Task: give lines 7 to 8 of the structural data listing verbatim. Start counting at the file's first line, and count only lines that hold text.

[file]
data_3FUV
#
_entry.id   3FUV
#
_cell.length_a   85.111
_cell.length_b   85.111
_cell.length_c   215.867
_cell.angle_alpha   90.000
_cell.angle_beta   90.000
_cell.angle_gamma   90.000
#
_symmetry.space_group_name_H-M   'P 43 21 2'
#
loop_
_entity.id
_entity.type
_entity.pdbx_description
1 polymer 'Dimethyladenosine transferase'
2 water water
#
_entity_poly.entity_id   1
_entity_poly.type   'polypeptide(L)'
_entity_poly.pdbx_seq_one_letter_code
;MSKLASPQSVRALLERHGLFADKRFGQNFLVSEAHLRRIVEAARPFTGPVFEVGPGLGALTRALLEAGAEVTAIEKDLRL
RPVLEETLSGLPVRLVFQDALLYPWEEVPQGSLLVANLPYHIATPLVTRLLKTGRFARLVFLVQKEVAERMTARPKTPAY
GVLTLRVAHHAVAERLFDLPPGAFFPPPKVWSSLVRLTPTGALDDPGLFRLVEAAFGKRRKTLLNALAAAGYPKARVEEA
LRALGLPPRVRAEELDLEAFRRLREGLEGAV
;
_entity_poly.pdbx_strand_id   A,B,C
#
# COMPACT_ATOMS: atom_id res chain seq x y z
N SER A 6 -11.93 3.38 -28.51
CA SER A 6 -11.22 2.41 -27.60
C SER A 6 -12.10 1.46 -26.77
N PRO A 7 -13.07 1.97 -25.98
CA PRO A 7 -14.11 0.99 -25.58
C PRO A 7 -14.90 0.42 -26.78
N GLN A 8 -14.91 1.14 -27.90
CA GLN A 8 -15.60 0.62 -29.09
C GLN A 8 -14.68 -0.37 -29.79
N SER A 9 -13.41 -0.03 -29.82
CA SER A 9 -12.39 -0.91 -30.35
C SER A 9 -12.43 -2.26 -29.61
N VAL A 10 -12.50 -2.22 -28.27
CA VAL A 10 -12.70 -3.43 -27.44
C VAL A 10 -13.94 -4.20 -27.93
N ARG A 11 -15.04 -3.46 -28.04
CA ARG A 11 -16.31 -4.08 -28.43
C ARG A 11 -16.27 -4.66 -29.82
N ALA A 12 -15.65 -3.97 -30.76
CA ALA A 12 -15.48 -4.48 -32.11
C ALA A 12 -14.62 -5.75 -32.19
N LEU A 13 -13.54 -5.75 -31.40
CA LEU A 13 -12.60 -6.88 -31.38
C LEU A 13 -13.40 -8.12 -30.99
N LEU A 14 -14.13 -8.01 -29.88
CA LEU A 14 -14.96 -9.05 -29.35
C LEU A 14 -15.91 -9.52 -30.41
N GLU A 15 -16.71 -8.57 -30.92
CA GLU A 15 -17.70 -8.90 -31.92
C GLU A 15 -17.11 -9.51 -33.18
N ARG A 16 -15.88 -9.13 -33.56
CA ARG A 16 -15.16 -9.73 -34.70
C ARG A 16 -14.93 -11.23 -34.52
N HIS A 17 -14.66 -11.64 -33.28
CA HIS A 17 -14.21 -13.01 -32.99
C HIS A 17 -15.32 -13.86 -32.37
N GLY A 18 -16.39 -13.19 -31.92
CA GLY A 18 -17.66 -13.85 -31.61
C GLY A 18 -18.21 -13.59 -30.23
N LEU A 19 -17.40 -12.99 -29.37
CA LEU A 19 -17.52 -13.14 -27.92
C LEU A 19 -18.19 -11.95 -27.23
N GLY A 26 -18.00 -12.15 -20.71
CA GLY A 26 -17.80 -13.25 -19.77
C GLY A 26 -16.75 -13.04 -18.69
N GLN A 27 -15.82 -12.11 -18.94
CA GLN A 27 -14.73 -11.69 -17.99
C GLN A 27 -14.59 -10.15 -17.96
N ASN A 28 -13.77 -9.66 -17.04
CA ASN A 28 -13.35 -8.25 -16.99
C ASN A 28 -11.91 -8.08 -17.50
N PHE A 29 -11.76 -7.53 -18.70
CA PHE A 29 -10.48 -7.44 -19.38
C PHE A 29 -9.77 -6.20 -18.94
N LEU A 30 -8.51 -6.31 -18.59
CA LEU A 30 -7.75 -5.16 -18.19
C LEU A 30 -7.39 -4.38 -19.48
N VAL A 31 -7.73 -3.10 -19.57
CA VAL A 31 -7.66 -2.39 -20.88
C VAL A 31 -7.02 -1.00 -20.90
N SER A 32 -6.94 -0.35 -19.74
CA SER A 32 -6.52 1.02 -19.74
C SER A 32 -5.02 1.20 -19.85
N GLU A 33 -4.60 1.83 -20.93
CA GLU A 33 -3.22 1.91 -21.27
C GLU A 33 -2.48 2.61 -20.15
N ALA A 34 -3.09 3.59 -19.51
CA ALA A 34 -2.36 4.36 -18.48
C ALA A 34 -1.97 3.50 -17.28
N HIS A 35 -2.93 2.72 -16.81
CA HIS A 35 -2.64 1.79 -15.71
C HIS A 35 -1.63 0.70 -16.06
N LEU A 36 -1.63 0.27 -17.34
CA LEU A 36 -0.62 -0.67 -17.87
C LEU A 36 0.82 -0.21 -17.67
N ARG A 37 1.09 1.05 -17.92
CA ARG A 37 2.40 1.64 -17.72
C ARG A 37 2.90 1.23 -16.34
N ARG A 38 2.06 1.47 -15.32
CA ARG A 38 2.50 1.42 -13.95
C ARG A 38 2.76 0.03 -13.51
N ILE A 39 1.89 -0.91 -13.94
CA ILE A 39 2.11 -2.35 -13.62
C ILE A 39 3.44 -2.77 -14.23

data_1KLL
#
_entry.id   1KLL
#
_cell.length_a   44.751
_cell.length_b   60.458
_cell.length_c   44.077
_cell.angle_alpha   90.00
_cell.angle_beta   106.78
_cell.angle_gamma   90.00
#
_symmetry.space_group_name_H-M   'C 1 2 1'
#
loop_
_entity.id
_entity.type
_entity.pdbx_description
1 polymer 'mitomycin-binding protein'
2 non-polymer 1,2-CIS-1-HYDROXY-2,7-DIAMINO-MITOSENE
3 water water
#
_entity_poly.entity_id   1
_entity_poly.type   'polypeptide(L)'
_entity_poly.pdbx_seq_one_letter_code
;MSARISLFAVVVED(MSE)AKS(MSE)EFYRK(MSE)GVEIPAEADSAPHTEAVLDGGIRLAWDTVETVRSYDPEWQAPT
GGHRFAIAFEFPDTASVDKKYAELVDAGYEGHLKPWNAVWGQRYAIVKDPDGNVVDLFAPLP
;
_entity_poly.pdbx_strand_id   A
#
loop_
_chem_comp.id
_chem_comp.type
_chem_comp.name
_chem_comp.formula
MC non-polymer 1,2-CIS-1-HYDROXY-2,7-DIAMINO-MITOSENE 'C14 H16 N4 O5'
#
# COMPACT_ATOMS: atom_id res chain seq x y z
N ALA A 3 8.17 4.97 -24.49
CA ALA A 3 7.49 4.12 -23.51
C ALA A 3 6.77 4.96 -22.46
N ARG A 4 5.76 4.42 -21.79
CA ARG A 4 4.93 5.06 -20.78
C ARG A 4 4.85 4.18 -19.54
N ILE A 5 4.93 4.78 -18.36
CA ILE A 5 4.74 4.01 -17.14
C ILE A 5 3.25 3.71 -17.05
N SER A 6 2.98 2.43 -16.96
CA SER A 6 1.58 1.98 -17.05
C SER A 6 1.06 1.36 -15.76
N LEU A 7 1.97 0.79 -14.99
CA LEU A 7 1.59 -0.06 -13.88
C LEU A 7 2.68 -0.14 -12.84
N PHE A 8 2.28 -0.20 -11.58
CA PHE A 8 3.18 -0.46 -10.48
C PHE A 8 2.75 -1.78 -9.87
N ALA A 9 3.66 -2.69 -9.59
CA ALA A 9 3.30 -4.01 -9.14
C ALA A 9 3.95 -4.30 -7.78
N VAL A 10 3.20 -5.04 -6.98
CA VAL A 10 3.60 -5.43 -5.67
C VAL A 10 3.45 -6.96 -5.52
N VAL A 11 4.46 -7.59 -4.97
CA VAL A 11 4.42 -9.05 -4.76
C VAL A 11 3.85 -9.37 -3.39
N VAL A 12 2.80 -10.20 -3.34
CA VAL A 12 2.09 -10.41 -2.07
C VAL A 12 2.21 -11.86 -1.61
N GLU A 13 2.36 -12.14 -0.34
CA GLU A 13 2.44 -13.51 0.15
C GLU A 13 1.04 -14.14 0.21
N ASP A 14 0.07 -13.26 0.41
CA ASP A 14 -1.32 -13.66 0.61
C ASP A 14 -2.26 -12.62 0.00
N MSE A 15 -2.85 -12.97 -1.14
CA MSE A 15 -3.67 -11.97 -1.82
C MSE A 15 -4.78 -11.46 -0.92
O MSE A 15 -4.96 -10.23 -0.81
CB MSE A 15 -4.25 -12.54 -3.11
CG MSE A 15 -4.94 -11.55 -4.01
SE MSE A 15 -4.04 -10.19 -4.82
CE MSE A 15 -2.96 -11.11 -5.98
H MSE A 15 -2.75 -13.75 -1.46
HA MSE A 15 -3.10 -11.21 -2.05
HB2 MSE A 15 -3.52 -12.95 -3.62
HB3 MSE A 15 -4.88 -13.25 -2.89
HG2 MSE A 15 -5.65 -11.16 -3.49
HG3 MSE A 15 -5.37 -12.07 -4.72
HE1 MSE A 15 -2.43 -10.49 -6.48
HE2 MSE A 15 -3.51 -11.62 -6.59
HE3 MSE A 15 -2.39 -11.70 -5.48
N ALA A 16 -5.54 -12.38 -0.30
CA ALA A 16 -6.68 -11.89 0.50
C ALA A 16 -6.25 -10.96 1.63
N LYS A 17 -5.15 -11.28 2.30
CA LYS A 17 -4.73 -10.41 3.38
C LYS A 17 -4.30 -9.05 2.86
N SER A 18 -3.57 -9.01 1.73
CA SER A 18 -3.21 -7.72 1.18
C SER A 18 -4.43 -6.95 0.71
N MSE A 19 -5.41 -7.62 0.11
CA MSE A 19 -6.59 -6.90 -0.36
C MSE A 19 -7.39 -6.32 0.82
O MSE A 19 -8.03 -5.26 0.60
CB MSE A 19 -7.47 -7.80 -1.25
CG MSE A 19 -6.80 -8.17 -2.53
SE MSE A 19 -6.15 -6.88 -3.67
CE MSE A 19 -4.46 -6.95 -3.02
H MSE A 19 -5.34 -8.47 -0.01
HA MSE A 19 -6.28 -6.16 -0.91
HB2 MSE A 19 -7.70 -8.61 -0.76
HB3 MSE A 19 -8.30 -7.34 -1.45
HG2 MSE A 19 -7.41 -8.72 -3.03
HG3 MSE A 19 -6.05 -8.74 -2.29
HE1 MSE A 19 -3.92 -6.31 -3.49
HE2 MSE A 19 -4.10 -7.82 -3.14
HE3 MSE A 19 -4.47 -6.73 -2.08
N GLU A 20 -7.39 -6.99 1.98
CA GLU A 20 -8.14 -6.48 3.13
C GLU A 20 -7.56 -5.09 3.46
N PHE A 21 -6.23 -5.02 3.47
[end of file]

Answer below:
_cell.length_c   215.867
_cell.angle_alpha   90.000